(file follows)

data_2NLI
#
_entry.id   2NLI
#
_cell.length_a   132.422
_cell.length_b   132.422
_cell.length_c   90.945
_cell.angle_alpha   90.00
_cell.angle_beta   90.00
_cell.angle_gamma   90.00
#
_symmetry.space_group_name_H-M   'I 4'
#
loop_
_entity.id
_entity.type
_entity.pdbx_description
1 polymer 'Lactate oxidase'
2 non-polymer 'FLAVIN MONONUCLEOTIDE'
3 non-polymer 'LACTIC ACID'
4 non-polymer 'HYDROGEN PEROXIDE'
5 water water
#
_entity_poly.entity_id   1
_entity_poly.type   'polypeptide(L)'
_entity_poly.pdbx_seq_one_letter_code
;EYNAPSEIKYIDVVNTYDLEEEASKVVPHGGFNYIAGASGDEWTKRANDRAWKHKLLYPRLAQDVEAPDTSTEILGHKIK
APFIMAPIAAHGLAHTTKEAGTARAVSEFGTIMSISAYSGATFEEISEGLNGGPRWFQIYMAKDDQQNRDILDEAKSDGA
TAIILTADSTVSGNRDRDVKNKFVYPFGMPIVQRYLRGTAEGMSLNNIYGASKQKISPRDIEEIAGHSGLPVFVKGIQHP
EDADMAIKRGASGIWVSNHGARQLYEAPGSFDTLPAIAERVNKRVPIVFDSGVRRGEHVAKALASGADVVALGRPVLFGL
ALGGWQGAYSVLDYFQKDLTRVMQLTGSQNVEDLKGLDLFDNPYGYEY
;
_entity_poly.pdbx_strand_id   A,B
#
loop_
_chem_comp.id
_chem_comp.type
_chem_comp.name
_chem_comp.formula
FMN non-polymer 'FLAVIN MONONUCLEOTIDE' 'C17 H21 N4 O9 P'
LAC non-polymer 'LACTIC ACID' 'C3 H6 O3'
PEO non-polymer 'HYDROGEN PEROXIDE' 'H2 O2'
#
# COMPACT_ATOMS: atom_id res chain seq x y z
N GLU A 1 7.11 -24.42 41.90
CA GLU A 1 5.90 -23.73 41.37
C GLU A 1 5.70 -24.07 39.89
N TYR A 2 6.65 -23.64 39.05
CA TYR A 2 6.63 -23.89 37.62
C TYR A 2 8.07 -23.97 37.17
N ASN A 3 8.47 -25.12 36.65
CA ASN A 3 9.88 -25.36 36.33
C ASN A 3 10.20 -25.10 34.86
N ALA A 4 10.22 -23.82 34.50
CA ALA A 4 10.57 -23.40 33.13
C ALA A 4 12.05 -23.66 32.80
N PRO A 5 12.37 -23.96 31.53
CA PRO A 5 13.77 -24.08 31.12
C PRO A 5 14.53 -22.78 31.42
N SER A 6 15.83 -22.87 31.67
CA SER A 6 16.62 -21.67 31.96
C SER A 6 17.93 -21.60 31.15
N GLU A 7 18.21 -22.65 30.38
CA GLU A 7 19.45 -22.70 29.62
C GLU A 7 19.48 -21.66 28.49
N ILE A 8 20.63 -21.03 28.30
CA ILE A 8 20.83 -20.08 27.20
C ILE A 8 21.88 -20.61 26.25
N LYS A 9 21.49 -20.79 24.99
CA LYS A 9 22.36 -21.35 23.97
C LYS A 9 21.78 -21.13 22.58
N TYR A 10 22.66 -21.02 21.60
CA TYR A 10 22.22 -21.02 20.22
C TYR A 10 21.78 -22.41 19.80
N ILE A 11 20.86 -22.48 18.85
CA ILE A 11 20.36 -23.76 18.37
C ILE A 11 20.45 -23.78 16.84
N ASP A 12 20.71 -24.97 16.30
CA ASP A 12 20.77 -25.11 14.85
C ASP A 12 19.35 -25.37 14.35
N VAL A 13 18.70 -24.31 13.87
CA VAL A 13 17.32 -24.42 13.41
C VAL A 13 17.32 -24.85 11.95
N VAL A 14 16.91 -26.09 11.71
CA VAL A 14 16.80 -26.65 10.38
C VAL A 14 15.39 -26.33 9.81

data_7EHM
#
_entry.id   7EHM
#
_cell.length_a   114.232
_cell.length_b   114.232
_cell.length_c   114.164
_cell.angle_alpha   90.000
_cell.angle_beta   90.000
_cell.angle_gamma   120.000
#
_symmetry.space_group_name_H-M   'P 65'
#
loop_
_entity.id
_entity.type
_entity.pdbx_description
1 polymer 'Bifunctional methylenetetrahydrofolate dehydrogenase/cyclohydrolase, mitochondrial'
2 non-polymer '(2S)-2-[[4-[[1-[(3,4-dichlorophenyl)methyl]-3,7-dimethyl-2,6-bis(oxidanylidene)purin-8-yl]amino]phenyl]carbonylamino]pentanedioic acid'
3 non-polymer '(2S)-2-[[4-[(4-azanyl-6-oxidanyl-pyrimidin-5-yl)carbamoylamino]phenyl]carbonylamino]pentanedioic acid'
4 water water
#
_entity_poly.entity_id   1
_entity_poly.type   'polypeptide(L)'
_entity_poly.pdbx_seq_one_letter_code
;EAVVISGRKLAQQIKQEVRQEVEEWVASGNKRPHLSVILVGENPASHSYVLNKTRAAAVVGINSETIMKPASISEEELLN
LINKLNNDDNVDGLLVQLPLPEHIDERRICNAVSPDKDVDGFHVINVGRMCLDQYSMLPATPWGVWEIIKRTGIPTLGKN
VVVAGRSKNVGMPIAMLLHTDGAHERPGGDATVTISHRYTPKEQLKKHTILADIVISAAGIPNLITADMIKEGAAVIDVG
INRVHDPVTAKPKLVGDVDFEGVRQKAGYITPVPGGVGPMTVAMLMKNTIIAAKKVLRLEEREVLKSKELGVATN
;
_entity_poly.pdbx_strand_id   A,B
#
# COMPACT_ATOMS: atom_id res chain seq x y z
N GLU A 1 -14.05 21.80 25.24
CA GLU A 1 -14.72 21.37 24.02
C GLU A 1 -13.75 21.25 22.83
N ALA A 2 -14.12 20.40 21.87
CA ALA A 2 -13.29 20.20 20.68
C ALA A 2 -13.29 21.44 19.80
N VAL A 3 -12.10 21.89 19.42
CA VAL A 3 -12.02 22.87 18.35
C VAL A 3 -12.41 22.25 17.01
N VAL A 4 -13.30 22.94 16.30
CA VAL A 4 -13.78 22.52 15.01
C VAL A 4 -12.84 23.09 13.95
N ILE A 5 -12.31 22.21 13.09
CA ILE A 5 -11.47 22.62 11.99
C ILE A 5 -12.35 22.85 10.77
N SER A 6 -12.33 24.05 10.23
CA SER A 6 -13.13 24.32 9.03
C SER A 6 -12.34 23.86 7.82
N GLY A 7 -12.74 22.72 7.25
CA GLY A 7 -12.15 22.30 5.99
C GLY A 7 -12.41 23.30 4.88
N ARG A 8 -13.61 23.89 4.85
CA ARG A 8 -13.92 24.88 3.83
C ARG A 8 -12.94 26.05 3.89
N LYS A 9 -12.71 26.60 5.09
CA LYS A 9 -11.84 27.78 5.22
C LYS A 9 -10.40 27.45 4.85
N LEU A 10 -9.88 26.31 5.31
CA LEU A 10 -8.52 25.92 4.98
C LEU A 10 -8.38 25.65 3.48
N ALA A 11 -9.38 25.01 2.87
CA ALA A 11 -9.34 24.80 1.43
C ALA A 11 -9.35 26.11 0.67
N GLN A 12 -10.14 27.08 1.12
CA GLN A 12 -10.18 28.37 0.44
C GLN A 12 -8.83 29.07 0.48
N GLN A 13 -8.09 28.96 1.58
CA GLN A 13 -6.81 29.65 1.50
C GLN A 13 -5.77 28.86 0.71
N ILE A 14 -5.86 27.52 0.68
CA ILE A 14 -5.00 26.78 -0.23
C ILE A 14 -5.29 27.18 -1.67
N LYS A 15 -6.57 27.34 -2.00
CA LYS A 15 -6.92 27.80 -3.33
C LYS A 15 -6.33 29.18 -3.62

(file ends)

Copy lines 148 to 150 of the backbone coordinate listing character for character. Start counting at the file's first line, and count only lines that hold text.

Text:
CA LEU A 10 -8.52 25.92 4.98
C LEU A 10 -8.38 25.65 3.48
N ALA A 11 -9.38 25.01 2.87